Toward the end of the ten-day interval the University of Paris rendered its decision concerning the Twelve Articles. By this finding, Joan was guilty upon all the counts: she must renounce her errors and make satisfaction, or be abandoned to the secular arm for punishment.
The University's mind was probably already made up before the Articles were laid before it; yet it took it from the fifth to the eighteenth to produce its verdict. I think the delay may have been caused by temporary difficulties concerning two points:
1. As to who the fiends were who were represented in Joan's Voices;
2. As to whether her saints spoke French only.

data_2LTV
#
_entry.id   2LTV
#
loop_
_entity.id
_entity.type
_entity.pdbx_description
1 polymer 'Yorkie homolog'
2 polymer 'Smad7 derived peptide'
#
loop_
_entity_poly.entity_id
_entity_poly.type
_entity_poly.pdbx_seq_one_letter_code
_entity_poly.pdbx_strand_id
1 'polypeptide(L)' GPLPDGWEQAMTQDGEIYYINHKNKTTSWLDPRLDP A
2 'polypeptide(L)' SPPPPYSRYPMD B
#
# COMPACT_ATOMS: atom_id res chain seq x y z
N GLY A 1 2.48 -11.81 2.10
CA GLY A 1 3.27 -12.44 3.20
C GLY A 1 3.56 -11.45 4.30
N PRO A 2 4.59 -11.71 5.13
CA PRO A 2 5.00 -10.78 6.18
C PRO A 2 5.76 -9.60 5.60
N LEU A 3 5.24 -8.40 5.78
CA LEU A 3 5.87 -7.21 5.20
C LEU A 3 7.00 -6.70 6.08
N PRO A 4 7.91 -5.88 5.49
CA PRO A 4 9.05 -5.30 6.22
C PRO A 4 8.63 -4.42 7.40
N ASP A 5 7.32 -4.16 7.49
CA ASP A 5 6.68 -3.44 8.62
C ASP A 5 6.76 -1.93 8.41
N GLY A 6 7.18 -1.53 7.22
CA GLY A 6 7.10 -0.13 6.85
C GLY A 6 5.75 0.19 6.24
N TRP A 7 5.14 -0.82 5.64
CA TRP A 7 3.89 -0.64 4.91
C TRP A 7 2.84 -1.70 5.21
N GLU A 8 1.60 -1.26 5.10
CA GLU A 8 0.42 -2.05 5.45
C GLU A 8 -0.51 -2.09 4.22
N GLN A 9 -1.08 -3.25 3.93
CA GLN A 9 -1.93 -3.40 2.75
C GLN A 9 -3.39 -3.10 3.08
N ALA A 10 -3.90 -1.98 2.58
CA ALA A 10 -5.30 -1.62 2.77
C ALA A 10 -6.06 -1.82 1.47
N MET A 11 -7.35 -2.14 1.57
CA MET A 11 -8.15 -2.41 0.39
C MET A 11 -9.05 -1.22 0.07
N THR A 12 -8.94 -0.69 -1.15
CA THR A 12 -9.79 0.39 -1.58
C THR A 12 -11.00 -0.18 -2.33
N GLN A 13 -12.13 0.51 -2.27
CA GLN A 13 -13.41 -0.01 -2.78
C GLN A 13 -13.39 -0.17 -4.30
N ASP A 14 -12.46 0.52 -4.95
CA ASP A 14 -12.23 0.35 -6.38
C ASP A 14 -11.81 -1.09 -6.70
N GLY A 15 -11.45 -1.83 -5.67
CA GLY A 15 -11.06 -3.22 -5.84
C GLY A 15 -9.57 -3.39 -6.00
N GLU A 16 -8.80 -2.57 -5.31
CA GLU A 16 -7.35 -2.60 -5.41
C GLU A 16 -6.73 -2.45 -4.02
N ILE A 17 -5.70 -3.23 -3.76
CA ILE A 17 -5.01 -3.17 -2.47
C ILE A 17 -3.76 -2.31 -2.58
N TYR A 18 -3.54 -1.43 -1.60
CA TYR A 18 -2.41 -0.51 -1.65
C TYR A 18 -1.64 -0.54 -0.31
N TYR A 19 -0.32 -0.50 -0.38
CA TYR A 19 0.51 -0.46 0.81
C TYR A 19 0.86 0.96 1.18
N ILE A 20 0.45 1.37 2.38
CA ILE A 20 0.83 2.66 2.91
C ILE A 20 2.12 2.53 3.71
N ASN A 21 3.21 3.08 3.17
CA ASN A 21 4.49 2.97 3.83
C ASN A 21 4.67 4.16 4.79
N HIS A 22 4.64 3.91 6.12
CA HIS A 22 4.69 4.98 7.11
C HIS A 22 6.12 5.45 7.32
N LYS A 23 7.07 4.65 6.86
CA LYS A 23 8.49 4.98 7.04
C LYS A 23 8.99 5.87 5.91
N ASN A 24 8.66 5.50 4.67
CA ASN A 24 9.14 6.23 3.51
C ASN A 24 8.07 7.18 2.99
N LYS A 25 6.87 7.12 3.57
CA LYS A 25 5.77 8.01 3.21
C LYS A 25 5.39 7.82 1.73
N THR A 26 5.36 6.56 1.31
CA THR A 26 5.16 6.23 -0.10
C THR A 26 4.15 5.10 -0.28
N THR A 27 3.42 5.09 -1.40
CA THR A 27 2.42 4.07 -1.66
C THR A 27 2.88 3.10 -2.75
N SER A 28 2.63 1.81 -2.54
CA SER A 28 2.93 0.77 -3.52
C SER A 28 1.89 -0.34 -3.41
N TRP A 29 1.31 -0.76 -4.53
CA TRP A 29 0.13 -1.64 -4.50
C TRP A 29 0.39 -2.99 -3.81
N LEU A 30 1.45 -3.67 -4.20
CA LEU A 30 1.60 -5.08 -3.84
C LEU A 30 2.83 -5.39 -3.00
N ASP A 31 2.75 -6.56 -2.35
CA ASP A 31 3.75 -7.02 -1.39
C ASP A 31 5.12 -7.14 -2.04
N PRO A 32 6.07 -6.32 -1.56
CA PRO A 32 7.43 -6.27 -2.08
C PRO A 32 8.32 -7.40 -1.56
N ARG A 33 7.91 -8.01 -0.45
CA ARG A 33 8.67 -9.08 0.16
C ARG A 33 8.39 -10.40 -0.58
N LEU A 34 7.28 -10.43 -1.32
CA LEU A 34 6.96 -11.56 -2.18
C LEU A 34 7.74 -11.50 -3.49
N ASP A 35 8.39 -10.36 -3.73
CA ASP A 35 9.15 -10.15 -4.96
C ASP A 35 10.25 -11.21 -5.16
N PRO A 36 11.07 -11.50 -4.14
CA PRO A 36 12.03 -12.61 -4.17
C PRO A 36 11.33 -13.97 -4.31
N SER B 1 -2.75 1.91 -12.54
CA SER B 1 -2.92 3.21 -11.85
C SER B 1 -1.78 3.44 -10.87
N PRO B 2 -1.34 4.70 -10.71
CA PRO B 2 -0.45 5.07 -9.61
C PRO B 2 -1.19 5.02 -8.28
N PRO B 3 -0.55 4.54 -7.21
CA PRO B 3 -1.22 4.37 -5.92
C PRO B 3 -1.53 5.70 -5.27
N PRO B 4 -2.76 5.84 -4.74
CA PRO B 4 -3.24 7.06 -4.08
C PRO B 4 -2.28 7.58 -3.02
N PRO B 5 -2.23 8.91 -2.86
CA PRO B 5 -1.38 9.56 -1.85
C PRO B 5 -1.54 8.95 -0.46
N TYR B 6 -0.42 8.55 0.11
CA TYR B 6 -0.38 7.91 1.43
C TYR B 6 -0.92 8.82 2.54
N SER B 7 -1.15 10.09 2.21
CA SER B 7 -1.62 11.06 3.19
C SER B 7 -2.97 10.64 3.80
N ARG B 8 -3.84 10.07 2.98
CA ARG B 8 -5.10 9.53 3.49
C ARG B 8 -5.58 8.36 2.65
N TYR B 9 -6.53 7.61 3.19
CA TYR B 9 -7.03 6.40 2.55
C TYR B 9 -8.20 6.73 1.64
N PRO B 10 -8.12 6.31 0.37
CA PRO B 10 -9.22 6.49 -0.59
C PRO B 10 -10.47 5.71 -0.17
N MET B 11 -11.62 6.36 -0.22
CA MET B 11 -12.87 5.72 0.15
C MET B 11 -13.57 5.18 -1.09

You understand, the University decided emphatically that it was fiends who spoke in those Voices; it would need to prove that, and it did. It found out who those fiends were, and named them in the verdict: Belial, Satan, and Behemoth. This has always seemed a doubtful thing to me, and not entitled to much credit. I think so for this reason: if the University had actually known it was those three, it would for very consistency's sake have told how it knew it, and not stopped with the mere assertion, since it had made Joan explain how she knew they were not fiends. Does not that seem reasonable? To my mind the University's position was weak, and I will tell you why. It had claimed that Joan's angels were devils in disguise, and we all know that devils do disguise themselves as angels; up to that point the University's position was strong; but you see yourself that it eats its own argument when it turns around and pretends that it can